A team comprised of staff from Te Papa and the Department of Conservation (DOC) recently spent a week surveying islands in northern Fiordland. In this second blog based on the trip, vertebrates curator Colin Miskelly describes some of the sites visited and discoveries made.
There are a lot of islands in coastal Fiordland. A quick look at a map of the region shows 50 named islands and another 22 named clusters. There are 18 islands in the appropriately named ‘Many Islands’ in Dusky Sound alone. And then there are all the unnamed islands, islets, and rock stacks.
Homes for seabirds
Any island large enough to have rock crevices or soil (for burrowing) could provide a breeding site for petrels. Petrels are a diverse group of seabirds, with 37 species breeding in the New Zealand region, nearly all of which nest in burrows excavated in soil.
The three most abundant and widespread species in Fiordland are sooty shearwater (tītī), broad-billed prion (pararā) and mottled petrel (korure). Finding their colonies has been the focus of a series of expeditions by Te Papa and DOC staff since 2016.
The seabird surveys started in Dusky Sound (which is rumoured to have an island for every day of the year), then moved to the nearby island-rich fiords of Chalky Inlet, Preservation Inlet, and Breaksea Sound. By early 2020 we had completed surveys of 175 islands in southern Fiordland, and so shifted our gaze further north.
Big mountains and few islands
The remaining section of the Fiordland coast has about 125 km of coastline, from Dagg Sound north to Milford Sound. A feature of Fiordland is that as you go north, the mountains get higher, the fiord sides get steeper, and there are fewer islands. The northernmost fiord of Milford Sound is famed for its spectacular scenery. The only island in the outer fiord (Post Office Rock) is an infinitesimal speck among this grandeur, yet we found 73 sooty shearwater burrows there.
We started the survey at Deep Cove in Doubtful Sound, and immediately headed north to Milford Sound, to make the most of a few days of settled weather. As we worked our way southward, one of the highlights was landing on an unnamed island in Poison Bay, just south of Milford Sound.
Not only was it an important tawaki/Fiordland crested penguin breeding site, but we found broad-billed prions breeding there, more than 50 km north of where they were known to occur in Fiordland.
A few days later we discovered another range extension, with about 50 mottled petrel burrows (and two corpses) on Seymour Island in Doubtful Sound – the first report of this species breeding north of Breaksea Sound in recent times.
A nasty surprise
Most of the islands in northern Fiordland do not receive any pest control, and are close to the mainland, and so it was not a surprise to find evidence of rat presence. This included footprints, droppings, and gnawed seabird corpses.
However, we were very surprised to find rats to be present on Nee Island, off the south-west corner of 8140 ha Secretary Island, at the entrance to Doubtful Sound.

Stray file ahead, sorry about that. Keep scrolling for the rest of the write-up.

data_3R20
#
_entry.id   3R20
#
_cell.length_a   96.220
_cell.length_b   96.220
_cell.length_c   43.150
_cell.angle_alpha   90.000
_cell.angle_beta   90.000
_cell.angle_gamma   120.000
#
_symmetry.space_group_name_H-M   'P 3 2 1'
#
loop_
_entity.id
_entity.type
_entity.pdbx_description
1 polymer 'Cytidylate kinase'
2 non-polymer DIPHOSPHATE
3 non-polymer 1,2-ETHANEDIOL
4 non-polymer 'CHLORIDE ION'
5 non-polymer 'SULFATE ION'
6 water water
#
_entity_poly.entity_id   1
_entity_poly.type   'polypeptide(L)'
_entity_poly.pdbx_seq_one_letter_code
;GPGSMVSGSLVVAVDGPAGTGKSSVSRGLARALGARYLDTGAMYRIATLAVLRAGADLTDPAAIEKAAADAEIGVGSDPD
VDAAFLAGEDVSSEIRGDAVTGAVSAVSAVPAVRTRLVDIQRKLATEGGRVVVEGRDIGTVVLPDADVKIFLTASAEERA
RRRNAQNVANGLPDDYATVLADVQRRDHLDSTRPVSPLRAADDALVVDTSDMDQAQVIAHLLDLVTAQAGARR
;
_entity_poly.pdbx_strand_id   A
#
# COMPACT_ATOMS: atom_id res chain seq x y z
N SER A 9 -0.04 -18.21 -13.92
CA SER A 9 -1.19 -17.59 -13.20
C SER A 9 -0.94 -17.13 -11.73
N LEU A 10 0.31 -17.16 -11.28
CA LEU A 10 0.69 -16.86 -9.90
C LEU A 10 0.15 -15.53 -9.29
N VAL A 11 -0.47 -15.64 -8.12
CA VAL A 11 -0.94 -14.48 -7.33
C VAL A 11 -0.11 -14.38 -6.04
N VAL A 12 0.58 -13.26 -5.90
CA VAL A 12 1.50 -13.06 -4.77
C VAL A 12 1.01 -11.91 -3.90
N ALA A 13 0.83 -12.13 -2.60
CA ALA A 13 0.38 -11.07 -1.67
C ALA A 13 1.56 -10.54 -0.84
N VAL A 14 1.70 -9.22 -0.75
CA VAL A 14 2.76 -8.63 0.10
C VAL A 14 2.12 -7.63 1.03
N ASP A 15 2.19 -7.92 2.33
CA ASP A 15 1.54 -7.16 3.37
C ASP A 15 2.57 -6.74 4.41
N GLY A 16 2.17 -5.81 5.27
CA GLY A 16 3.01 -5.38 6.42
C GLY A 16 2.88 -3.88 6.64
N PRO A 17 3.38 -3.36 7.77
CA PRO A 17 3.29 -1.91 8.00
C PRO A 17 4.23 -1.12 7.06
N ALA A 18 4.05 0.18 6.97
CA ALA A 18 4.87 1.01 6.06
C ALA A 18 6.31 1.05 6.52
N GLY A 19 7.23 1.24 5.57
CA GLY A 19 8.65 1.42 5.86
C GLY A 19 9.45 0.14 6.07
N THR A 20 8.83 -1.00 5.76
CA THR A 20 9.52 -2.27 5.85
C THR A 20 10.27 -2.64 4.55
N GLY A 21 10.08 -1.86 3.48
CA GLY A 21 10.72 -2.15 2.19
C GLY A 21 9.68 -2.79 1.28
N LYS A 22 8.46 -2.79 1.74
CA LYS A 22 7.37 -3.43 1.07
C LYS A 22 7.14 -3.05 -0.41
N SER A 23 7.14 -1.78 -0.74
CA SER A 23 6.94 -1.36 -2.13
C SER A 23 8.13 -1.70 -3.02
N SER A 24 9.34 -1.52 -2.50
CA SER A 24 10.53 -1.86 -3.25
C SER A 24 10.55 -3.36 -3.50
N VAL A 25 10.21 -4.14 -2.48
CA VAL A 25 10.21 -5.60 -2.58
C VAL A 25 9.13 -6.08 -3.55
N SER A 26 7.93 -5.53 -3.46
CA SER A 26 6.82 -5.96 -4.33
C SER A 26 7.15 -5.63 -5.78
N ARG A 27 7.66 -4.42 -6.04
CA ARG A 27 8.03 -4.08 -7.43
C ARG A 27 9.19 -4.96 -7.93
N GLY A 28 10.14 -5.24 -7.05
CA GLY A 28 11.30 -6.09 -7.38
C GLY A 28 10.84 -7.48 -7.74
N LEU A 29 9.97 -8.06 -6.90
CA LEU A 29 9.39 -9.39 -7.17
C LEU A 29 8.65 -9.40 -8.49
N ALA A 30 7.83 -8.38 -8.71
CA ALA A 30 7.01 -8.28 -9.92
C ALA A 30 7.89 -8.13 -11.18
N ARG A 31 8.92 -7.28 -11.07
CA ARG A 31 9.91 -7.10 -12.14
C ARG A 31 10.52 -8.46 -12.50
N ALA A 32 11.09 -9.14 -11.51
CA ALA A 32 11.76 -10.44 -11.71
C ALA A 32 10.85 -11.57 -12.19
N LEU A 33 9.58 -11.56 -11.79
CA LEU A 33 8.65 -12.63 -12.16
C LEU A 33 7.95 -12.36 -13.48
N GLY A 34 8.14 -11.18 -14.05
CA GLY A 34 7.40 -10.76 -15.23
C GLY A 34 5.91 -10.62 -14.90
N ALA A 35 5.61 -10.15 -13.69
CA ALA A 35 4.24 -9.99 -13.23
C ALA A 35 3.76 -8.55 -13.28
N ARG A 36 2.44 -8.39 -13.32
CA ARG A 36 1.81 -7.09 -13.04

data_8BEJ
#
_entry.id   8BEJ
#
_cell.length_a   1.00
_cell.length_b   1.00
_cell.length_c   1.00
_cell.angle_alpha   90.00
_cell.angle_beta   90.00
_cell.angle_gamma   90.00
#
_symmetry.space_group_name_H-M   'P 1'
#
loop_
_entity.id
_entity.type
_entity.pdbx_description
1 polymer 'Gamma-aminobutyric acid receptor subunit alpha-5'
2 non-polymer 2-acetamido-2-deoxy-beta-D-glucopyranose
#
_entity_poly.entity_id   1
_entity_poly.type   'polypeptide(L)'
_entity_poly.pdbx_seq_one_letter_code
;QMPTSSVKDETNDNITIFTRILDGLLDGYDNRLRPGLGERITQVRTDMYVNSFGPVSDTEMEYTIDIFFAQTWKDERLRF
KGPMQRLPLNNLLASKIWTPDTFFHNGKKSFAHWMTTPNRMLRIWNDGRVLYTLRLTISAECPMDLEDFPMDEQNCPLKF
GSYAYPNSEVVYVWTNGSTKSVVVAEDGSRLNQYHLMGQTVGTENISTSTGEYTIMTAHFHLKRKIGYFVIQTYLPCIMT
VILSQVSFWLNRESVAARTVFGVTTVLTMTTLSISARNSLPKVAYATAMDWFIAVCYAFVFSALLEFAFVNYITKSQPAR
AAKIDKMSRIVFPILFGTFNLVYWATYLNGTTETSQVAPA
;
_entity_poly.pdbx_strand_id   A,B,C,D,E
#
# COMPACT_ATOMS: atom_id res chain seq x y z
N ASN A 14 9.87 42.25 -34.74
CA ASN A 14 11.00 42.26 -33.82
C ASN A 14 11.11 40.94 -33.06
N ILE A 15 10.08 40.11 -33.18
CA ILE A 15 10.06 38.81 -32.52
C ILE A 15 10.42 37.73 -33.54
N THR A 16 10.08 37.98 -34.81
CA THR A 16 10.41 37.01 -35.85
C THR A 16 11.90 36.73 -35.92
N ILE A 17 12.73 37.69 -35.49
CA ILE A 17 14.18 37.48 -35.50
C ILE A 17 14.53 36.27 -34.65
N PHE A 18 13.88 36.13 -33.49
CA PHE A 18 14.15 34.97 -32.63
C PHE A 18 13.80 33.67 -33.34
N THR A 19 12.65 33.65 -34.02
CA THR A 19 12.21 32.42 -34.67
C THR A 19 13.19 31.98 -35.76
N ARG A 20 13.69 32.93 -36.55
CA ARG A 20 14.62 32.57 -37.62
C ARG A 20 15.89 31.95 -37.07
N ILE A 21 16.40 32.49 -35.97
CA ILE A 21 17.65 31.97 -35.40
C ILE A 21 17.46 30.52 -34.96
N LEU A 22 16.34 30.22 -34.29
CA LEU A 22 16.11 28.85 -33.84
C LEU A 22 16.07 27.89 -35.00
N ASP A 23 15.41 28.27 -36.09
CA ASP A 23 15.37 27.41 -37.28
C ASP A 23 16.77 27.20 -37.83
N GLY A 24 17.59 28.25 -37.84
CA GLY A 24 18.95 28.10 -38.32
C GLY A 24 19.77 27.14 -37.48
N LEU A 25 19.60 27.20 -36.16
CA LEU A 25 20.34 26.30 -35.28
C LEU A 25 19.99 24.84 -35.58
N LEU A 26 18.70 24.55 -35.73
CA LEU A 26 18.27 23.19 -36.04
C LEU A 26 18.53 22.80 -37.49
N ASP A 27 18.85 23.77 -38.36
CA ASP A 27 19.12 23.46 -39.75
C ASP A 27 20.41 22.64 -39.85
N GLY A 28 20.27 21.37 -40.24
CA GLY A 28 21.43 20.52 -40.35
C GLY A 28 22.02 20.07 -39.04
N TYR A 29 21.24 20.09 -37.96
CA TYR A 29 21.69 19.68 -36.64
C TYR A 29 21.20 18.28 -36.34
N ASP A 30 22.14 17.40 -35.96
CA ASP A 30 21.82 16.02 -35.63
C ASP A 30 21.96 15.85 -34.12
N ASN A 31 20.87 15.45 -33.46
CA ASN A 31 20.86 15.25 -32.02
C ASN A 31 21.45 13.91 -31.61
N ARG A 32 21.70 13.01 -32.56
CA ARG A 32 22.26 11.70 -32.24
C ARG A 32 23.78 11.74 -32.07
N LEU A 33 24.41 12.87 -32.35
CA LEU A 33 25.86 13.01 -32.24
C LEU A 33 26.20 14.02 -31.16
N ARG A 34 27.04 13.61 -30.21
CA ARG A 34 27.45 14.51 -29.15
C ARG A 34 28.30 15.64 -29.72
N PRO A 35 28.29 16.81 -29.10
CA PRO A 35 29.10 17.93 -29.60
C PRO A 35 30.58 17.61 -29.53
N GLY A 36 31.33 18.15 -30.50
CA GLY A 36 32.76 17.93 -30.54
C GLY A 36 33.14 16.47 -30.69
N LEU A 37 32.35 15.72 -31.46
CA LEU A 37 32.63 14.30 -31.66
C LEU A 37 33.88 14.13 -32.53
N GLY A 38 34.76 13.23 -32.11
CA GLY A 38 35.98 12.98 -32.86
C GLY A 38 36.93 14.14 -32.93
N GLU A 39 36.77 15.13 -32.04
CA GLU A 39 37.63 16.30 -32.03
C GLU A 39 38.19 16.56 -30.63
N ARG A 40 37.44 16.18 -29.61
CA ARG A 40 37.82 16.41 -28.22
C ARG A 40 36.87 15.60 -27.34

Secretary Island is the largest island near mainland New Zealand that has never had rats or mice establish. It is also the site of a major island restoration project by DOC, with red deer eradicated, and an extensive network of stoat traps maintained 3-4 times a year. Nee Island lies only a few hundred metres offshore, which is far too close for comfort.
Within 12 days of our visit, DOC staff had returned to Nee Island, had used traps and trail cameras to confirm the presence of Norway rats, and had hand-spread brodifacoum bait to eradicate the rats.
One of my personal highlights was landing on western Shelter Island, at the entrance to Doubtful Sound. I last visited the island (as a DOC scientist) in July 1993, as part of a weka genetic sampling project.
The weka on the Shelter Islands are mainly the black colour morph (black is the predominant colour for weka in coastal Fiordland). However, a few birds in 1993 had a mixture of black and white feathers, presumably due to a genetic mutation. My 1993 notes describe one bird caught on this island as having “about half the head and underparts white”.
I photographed an almost identical bird on the same island in November 2020, indicating the persistence of this genetic mutation in the population for at least 27 years.
The last island
We spent the last night of the survey at the head of Hall Arm, close to the Southern Winds’ home port of Deep Cove. There was only one island left to complete the survey – Rolla Island (0.8 ha) at the entrance to Hall Arm.
It was a great feeling to step ashore on this beautiful little island, knowing that we had managed to land on every island on our target list for the entire Fiordland coast over the course of the four surveys.
Before we started the surveys in 2016, there were only about a dozen Fiordland islands where petrels were known to breed, and no population estimates for any site.
After landing on 217 islands, we now know that there are at least 165 petrel colonies in Fiordland, and probably more than 66,000 breeding pairs. This is far more than anyone expected, and provides a great springboard for these populations to recover as rats and stoats are cleared from more and larger islands, and from the adjacent mainland.
Previous Fiordland seabird blogs
Storm petrels in the spotlight
Little bird, big country: searching for nesting storm petrels in Fiordland
The call of the wild – attracting seabirds to remote Coal Island
Fiordland’s Breaksea Sound: 30 years after the rats
Seabird discoveries in remote southern Fiordland